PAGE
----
Figure 4: Rate constants for 1:1 loading ratios of the (a) Ag–Pt and (b) Ag–Rh systems over the course of 30 reduction cycles. The rate constant k is normalized for the diminishing concentration of 4-nitrophenolate over the cycling experiment. Errors bars represent the standard deviation of six separate determinations of k for 1:1 Ag–Rh.


Figure 5: Rate constants for the (a) Ag–Pt and (b) Ag–Rh systems at a variety of loading ratios. Catalytic enhancement is observed at Pt contents as low as 5% for the Ag–Pt system and Rh contents as low as 15% for the Ag–Rh system. The rate constant k is normalized for the diminishing concentration of 4-nitrophenolate over the cycling experiment. Errors bars represent the standard deviation of six separate determinations of k for 1:1 Ag-Rh.


Colloidal Ag–Rh/Pt heterostructures were obtained by mixing monometallic colloids generated using pulsed laser ablation. Both Ag–Rh and Ag–Pt colloids exhibited a shift in the Ag plasmon peak location; a slight blue-shift for Ag–Pt and a larger red-shift for Ag–Rh. The catalytic activity was measured for the reduction of 4-nitrophenol over the colloidal heterostructures and the monometallic constituents. Ag–Rh and Ag–Pt exhibited a higher catalytic activity than Ag, Rh, and Pt. The enhancement is attributed to the Ag–Pt and Ag–Rh heterostructures forming multicomponent plasmonic catalysts through an antenna–reactor-type plasmonic interaction between the Ag nanostructures and the adsorbed Rh/Pt NPs. Different mechanisms of charge carrier increase are postulated between the Ag–Rh and Ag–Pt systems based on the differences of the Ag LSPR shifts. Cycling experiments showed the heterostructures to be stable, and the activity was measured for a variety of Ag–Rh/Pt loading ratios, demonstrating that the enhancement persisted at low loading ratios. Further and future inquiry will include: (1) studying the reaction kinetics in the absence of visible light to confirm plasmonic enhancement; (2) running the reduction over the colloidal heterostructures in the absence of a reducing agent to gauge any potential Ag plasmonic contributions, and (3) exploring other antenna–reactor-type heterostructures formed through pulsed laser ablation.

Supporting Information

Supporting Information File 1: Additional experimental data.
Format: PDF Size: 855.1 KB Download


  1. Halas, N. J.; Lal, S.; Chang, W.-S.; Link, S.; Nordlander, P. Chem. Rev. 2011, 111, 3913–3961. doi:10.1021/cr200061k
    Return to citation in text: [1] [2] [3]
  2. Jain, P. K.; Huang, X.; El-Sayed, I. H.; El-Sayed, M. A. Acc. Chem. Res. 2008, 41, 1578–1586. doi:10.1021/ar7002804
    Return to citation in text: [1]
  3. Dolinnyi, A. I. J. Phys. Chem. C 2015, 119, 4990–5001. doi:10.1021/jp5116614
    Return to citation in text: [1]
  4. Carpin, L. B.; Bickford, L. R.; Agollah, G.; Yu, T.-K.; Schiff, R.; Li, Y.; Drezek, R. A. Breast Cancer Res. Treat. 2011, 125, 27–34. doi:10.1007/s10549-010-0811-5
    Return to citation in text: [1]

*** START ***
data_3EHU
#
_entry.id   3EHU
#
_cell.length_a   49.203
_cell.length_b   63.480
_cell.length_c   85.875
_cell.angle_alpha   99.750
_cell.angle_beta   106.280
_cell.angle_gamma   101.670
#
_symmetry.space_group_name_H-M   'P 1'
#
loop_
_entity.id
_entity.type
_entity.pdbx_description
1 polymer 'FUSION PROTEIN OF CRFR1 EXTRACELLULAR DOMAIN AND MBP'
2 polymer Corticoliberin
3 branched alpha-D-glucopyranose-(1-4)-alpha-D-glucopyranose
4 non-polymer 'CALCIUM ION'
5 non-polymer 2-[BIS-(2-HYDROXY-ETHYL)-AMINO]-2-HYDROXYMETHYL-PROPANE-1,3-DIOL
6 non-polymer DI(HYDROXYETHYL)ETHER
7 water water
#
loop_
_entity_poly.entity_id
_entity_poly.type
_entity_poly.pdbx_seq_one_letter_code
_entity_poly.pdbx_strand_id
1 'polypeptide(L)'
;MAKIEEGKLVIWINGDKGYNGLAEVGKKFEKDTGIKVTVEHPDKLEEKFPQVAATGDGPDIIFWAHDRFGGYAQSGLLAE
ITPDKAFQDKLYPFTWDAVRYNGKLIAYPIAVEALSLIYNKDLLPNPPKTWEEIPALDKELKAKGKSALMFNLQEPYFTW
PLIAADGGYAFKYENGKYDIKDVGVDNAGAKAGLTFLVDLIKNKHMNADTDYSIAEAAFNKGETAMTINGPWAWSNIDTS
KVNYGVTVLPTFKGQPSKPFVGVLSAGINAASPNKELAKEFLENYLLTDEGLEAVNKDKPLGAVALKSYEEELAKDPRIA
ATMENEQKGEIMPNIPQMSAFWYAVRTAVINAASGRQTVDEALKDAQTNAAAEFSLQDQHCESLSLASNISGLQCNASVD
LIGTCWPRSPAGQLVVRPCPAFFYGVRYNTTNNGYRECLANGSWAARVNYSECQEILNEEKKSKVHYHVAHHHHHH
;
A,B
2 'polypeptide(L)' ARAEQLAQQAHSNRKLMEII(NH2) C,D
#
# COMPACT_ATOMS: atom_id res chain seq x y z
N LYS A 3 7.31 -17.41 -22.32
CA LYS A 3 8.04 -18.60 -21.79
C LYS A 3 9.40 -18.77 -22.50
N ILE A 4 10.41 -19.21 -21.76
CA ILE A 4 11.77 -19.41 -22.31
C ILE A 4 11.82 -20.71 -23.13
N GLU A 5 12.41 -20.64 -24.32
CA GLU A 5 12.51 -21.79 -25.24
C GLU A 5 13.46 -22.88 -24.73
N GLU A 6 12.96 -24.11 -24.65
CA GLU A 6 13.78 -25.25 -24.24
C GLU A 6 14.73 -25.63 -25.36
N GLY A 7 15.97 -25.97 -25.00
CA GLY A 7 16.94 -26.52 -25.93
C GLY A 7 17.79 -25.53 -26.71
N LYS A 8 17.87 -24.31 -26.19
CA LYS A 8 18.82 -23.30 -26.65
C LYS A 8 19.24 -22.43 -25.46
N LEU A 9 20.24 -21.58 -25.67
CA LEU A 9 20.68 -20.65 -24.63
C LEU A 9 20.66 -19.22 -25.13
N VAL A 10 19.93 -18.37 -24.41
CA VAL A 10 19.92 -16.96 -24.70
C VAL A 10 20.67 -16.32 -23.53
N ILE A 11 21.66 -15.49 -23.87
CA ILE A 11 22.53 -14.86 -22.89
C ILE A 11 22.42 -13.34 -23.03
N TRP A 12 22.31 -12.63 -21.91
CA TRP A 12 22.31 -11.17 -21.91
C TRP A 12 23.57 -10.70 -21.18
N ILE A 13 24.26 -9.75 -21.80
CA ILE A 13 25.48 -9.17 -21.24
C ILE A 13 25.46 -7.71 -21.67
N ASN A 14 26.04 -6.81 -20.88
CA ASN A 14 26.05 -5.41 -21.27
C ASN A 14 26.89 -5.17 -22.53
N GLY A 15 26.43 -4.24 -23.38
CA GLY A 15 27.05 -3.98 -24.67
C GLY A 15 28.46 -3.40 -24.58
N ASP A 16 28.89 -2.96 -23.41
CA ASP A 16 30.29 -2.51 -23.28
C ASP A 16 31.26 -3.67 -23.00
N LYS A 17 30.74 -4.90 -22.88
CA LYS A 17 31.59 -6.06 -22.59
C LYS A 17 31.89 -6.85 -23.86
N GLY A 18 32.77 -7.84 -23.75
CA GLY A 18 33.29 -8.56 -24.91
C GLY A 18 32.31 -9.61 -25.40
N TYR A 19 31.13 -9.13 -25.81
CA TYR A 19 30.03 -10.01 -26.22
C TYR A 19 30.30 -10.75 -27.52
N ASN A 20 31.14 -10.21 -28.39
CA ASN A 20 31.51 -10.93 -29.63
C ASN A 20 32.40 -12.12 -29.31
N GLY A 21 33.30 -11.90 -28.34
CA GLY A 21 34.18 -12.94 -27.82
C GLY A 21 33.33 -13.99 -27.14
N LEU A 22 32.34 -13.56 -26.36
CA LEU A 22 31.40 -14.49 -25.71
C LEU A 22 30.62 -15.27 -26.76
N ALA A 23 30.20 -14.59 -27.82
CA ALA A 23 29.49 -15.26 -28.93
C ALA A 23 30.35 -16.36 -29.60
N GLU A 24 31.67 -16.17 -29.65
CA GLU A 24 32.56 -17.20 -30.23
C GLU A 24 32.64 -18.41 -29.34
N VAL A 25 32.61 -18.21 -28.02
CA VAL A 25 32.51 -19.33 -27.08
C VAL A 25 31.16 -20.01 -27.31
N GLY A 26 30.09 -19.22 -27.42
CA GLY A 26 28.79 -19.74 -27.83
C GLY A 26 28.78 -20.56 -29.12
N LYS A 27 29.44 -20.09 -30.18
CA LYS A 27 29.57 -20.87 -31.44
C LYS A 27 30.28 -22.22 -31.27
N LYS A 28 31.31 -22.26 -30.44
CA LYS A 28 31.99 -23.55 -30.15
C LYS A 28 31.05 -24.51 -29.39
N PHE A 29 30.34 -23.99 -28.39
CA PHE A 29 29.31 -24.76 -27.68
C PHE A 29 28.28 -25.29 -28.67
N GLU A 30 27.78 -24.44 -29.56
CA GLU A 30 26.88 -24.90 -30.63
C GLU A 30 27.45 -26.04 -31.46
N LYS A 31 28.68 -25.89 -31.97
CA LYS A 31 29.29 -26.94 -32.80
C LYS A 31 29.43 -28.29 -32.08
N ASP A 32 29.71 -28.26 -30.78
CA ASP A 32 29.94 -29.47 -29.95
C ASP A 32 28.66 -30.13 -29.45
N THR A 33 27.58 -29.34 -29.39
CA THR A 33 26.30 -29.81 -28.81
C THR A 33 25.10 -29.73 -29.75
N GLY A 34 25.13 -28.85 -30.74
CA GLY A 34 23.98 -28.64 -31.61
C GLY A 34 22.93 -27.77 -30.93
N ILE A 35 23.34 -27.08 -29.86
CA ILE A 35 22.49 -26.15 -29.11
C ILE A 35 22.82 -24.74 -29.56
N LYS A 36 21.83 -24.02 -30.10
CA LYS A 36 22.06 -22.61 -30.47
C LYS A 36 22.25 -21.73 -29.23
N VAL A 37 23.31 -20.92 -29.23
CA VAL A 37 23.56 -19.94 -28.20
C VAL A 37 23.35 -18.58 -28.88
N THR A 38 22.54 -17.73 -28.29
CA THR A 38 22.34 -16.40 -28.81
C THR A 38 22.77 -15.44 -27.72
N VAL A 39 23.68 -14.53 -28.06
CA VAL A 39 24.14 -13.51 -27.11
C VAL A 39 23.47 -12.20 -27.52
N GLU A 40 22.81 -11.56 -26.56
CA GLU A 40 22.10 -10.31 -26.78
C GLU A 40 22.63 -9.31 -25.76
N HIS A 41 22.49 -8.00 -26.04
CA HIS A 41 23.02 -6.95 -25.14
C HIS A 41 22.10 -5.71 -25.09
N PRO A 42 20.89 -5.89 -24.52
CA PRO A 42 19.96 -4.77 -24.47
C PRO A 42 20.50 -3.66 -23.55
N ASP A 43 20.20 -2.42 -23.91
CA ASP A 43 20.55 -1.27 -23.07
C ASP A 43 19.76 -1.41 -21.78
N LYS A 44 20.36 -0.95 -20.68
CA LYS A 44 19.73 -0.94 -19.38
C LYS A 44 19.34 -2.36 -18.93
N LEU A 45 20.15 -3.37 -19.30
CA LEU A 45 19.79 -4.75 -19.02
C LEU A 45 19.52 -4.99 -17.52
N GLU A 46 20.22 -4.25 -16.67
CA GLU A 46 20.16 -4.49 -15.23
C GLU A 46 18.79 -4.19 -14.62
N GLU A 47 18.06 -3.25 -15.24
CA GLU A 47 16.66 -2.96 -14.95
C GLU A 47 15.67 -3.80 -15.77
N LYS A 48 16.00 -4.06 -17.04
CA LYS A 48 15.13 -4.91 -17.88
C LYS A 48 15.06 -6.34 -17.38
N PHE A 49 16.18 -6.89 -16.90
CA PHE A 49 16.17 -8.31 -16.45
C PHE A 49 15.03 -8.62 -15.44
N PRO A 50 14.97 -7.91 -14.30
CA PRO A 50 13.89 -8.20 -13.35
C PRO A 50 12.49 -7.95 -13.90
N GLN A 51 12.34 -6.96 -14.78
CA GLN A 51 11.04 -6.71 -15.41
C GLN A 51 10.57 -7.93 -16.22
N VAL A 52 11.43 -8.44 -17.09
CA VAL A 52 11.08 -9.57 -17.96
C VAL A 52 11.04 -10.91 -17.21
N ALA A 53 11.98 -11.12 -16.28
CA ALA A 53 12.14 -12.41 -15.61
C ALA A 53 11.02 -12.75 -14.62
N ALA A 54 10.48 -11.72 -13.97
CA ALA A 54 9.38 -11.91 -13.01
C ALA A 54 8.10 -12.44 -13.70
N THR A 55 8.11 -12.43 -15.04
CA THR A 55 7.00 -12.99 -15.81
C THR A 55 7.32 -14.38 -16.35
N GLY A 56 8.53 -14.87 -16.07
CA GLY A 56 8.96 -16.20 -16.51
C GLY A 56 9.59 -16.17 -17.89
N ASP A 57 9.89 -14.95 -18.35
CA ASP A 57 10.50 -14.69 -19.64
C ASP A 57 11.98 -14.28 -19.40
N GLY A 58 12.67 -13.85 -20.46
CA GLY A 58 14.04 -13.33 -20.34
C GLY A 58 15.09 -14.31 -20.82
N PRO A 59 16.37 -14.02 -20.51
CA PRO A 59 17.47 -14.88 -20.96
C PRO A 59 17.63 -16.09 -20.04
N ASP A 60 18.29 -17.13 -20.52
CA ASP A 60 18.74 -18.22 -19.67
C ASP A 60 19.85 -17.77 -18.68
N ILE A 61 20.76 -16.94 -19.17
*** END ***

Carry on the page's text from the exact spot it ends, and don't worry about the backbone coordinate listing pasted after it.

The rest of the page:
5. El-Sayed, I. H.; Huang, X.; El-Sayed, M. A. Cancer Lett. 2006, 239, 129–135. doi:10.1016/j.canlet.2005.07.035
    Return to citation in text: [1]
  6. Hao, E.; Schatz, G. C. J. Chem. Phys. 2004, 120, 357–366. doi:10.1063/1.1629280
    Return to citation in text: [1]
  7. Linic, S.; Christopher, P.; Ingram, D. B. Nat. Mater. 2011, 10, 911–921. doi:10.1038/nmat3151
    Return to citation in text: [1]
  8. Evanoff, D. D.; Chumanov, G. J. Phys. Chem. B 2004, 108, 13957–13962. doi:10.1021/jp0475640
    Return to citation in text: [1]
  9. Jain, P. K.; Lee, K. S.; El-Sayed, I. H.; El-Sayed, M. A. J. Phys. Chem. B 2006, 110, 7238–7248. doi:10.1021/jp057170o
    Return to citation in text: [1]
  10. Bosbach, J.; Hendrich, C.; Stietz, F.; Vartanyan, T.; Träger, F. Phys. Rev. Lett. 2002, 89, 257404. doi:10.1103/physrevlett.89.257404
    Return to citation in text: [1]
  11. Manjavacas, A.; Liu, J. G.; Kulkarni, V.; Nordlander, P. ACS Nano 2014, 8, 7630–7638. doi:10.1021/nn502445f
    Return to citation in text: [1]
  12. Atwater, H. A.; Polman, A. Nat. Mater. 2010, 9, 205–213. doi:10.1038/nmat2629
    Return to citation in text: [1]
  13. Christopher, P.; Xin, H.; Linic, S. Nat. Chem. 2011, 3, 467–472. doi:10.1038/nchem.1032
    Return to citation in text: [1]
  14. Aslam, U.; Rao, V. G.; Chavez, S.; Linic, S. Nat. Catal. 2018, 1, 656–665. doi:10.1038/s41929-018-0138-x
    Return to citation in text: [1] [2]
  15. Boerigter, C.; Campana, R.; Morabito, M.; Linic, S. Nat. Commun. 2016, 7, 10545. doi:10.1038/ncomms10545
    Return to citation in text: [1]
  16. Zheng, Z.; Tachikawa, T.; Majima, T. J. Am. Chem. Soc. 2014, 136, 6870–6873. doi:10.1021/ja502704n
    Return to citation in text: [1]
  17. Wang, F.; Li, C.; Chen, H.; Jiang, R.; Sun, L.-D.; Li, Q.; Wang, J.; Yu, J. C.; Yan, C.-H. J. Am. Chem. Soc. 2013, 135, 5588–5601. doi:10.1021/ja310501y
    Return to citation in text: [1]
  18. Aslam, U.; Chavez, S.; Linic, S. Nat. Nanotechnol. 2017, 12, 1000–1005. doi:10.1038/nnano.2017.131
    Return to citation in text: [1] [2] [3]
  19. Zhang, C.; Zhao, H.; Zhou, L.; Schlather, A. E.; Dong, L.; McClain, M. J.; Swearer, D. F.; Nordlander, P.; Halas, N. J. Nano Lett. 2016, 16, 6677–6682. doi:10.1021/acs.nanolett.6b03582
    Return to citation in text: [1] [2] [3]
  20. Kane, K. A.; Reber, A. C.; Khanna, S. N.; Bertino, M. F. Prog. Nat. Sci.: Mater. Int. 2018, 28, 456–463. doi:10.1016/j.pnsc.2018.05.001
    Return to citation in text: [1] [2] [3] [4]
  21. Roy, A.; Debnath, B.; Sahoo, R.; Chandrakumar, K. R. S.; Ray, C.; Jana, J.; Pal, T. J. Phys. Chem. C 2016, 120, 5457–5467. doi:10.1021/acs.jpcc.5b11018
    Return to citation in text: [1] [2]
  22. Aditya, T.; Pal, A.; Pal, T. Chem. Commun. 2015, 51, 9410–9431. doi:10.1039/c5cc01131k
    Return to citation in text: [1] [2]

© 2019 Kane and Bertino; licensee Beilstein-Institut.
This is an Open Access article under the terms of the Creative Commons Attribution License (http://creativecommons.org/licenses/by/4.0). Please note that the reuse, redistribution and reproduction in particular requires that the authors and source are credited.
The license is subject to the Beilstein Journal of Nanotechnology terms and conditions: (https://www.beilstein-journals.org/bjnano)

Back to Article List